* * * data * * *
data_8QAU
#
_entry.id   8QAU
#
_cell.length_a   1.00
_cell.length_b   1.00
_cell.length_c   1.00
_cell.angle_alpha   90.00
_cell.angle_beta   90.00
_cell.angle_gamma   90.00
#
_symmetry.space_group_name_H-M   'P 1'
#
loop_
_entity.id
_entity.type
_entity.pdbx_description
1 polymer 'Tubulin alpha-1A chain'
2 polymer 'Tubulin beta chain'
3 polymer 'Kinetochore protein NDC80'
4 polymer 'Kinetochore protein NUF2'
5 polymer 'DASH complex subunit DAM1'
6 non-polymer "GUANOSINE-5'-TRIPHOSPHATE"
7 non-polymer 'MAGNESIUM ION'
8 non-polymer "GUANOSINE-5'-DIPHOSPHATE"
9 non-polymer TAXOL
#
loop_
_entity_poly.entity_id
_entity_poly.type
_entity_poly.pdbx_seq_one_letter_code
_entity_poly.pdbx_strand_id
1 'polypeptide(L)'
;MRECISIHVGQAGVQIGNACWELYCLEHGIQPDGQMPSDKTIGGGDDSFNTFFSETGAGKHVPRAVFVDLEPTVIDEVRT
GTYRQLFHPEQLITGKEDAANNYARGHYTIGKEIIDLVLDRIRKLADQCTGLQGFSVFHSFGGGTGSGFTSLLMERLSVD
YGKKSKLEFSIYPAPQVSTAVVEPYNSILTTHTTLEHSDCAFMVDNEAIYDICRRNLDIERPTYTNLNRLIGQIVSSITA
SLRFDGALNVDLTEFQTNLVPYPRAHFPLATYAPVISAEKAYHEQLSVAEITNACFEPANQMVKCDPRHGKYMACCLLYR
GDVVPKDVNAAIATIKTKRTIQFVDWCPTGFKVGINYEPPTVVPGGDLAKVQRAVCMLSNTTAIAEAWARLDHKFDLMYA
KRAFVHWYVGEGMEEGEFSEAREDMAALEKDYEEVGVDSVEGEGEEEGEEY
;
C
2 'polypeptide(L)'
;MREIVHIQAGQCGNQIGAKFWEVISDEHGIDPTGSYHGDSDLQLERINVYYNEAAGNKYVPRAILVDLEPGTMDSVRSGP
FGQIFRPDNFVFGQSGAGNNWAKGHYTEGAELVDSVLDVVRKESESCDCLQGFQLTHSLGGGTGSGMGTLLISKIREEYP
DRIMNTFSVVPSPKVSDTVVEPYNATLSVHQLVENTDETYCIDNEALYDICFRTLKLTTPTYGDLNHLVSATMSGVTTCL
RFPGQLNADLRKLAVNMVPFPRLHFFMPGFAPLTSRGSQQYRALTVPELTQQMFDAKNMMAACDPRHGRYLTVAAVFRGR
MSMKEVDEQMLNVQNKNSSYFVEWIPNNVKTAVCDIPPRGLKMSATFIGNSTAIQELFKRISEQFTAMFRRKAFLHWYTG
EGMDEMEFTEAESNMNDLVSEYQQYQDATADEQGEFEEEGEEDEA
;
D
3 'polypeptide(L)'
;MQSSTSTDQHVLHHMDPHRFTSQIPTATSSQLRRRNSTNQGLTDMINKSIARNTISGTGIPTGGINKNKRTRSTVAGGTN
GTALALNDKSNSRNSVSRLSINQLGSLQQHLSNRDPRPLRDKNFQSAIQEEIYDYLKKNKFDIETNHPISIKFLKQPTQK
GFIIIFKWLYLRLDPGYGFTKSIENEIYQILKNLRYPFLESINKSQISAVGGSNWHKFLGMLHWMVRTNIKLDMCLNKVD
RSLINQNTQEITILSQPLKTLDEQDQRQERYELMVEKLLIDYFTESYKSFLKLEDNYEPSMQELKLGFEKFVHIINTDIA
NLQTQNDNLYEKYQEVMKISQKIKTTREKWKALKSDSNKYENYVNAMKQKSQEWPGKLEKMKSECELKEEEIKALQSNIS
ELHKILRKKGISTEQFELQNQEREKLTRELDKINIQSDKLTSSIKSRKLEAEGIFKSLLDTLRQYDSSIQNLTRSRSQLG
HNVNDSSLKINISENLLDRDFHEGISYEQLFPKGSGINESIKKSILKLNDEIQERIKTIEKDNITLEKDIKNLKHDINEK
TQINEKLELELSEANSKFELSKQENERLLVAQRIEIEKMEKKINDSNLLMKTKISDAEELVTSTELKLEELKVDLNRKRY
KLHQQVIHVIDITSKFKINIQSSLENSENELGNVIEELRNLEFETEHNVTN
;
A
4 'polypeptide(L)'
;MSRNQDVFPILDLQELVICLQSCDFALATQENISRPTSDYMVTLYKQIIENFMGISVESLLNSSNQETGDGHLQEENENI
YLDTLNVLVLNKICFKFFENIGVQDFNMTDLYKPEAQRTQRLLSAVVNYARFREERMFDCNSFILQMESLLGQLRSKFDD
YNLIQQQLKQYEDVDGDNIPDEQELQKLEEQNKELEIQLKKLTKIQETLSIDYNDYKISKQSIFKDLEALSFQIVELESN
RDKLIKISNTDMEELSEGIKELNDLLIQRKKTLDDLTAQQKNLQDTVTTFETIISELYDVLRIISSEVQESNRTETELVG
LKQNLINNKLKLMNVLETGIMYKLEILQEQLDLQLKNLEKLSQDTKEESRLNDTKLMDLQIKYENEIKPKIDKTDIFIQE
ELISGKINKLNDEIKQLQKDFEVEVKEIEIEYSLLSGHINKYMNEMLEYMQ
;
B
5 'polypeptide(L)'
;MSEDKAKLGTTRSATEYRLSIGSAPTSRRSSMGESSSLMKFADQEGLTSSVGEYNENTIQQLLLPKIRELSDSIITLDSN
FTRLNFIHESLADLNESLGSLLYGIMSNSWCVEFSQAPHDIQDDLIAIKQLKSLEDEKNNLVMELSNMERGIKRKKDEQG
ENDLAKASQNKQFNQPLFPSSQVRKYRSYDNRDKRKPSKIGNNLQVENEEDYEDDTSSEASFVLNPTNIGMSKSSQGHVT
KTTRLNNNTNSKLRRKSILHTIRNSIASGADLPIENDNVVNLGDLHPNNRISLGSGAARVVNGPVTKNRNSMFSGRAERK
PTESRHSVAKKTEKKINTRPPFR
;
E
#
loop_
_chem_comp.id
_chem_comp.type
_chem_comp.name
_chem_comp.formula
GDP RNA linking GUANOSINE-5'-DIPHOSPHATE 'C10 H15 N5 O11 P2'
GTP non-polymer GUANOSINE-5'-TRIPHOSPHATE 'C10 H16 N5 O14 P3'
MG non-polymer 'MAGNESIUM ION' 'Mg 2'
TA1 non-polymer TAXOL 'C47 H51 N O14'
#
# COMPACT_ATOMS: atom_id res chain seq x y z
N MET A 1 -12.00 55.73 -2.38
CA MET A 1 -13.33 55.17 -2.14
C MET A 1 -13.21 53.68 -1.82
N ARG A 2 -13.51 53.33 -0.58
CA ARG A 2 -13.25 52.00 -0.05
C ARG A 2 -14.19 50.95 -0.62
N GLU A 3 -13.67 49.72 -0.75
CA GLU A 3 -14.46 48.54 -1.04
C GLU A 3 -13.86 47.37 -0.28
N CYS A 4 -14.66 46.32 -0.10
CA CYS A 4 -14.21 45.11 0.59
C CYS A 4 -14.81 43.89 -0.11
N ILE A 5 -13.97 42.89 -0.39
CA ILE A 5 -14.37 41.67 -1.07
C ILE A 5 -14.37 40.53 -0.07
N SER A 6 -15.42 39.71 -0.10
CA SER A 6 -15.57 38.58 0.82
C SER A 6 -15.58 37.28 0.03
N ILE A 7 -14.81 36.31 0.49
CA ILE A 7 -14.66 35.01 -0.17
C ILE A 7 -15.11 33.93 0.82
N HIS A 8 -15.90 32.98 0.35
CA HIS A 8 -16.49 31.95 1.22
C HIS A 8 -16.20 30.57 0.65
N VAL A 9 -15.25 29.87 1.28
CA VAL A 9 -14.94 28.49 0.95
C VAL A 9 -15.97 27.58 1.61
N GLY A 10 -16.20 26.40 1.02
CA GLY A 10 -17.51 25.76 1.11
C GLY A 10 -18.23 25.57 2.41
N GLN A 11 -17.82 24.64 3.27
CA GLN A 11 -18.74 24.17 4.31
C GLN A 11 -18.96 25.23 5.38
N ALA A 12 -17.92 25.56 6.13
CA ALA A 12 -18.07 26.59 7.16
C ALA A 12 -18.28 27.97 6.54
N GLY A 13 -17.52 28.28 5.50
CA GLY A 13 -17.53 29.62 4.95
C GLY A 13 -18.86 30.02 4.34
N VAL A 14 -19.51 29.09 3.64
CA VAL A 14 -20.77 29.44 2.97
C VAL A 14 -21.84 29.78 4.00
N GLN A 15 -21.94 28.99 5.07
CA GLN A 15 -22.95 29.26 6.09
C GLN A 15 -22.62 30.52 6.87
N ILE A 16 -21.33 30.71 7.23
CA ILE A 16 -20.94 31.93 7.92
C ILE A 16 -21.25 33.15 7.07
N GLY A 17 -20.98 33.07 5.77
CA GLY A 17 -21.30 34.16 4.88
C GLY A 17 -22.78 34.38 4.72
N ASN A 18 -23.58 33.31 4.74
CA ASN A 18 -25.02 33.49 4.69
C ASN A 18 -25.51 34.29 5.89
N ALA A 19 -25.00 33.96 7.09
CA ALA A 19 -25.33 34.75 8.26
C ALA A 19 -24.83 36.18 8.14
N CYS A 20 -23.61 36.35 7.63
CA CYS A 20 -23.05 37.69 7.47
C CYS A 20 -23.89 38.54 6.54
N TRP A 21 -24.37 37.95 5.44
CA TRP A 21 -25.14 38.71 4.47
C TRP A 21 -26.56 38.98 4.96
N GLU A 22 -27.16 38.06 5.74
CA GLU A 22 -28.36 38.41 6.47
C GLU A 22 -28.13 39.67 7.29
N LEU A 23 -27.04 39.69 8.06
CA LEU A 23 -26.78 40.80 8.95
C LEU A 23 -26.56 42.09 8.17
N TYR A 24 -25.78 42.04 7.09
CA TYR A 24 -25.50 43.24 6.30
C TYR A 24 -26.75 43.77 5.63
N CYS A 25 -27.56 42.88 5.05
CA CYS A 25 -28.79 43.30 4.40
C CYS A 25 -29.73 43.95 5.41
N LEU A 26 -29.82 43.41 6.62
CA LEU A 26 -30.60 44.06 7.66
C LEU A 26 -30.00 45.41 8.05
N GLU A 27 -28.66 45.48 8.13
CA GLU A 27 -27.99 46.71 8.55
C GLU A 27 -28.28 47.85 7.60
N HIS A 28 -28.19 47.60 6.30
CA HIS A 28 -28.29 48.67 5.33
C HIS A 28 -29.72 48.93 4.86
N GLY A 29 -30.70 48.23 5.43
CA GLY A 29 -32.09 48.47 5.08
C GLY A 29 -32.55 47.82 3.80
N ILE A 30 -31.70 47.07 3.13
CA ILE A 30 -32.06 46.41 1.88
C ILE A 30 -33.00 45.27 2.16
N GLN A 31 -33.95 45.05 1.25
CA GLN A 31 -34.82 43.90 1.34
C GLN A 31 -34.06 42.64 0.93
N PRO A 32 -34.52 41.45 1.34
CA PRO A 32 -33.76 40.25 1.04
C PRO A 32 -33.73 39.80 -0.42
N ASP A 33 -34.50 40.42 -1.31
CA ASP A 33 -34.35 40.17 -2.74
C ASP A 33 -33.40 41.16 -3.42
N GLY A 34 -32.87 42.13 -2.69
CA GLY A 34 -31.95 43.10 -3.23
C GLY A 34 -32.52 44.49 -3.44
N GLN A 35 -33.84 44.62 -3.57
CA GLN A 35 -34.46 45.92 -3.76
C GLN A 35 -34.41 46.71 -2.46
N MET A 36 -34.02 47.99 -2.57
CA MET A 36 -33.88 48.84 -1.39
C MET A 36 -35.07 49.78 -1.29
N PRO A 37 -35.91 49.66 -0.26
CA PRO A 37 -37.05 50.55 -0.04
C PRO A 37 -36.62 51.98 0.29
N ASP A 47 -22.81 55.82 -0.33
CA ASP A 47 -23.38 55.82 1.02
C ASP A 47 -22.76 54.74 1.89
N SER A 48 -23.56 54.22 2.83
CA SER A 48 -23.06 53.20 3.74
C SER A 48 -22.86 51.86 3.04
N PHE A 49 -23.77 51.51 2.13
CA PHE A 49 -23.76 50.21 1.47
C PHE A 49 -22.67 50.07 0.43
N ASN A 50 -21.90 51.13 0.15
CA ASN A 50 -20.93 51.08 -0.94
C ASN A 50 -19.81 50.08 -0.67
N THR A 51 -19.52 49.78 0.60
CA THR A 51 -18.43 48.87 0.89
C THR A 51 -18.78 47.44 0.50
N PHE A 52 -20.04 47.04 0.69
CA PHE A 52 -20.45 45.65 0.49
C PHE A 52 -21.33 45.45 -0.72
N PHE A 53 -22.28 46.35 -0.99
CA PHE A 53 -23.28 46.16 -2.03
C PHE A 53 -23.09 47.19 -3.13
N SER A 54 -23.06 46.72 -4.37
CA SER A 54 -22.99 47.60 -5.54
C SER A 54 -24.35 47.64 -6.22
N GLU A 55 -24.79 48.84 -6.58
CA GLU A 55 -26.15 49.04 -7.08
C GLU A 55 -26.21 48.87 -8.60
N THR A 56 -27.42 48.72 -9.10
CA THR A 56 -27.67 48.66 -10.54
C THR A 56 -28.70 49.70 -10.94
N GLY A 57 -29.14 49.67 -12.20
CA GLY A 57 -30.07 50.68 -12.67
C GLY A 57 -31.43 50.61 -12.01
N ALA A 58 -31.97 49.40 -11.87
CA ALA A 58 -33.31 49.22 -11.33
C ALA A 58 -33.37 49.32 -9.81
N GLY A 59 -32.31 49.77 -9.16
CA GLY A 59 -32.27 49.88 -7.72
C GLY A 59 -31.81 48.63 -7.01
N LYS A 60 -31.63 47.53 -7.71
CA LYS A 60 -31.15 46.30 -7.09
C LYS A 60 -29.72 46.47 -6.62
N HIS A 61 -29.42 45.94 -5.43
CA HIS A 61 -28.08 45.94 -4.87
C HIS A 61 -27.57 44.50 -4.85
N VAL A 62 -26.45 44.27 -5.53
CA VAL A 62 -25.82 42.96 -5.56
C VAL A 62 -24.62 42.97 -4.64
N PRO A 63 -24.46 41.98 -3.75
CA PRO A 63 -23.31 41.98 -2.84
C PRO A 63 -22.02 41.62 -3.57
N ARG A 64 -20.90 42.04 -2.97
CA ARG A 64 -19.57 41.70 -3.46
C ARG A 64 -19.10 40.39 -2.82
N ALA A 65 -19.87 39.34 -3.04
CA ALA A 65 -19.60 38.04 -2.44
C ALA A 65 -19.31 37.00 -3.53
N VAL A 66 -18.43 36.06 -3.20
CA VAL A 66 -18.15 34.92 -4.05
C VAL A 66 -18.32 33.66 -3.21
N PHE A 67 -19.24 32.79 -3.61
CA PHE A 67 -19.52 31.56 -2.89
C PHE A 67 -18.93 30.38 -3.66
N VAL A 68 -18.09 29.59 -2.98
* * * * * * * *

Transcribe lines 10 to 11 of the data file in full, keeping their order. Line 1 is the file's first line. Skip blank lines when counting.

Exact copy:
_cell.angle_gamma   90.00
#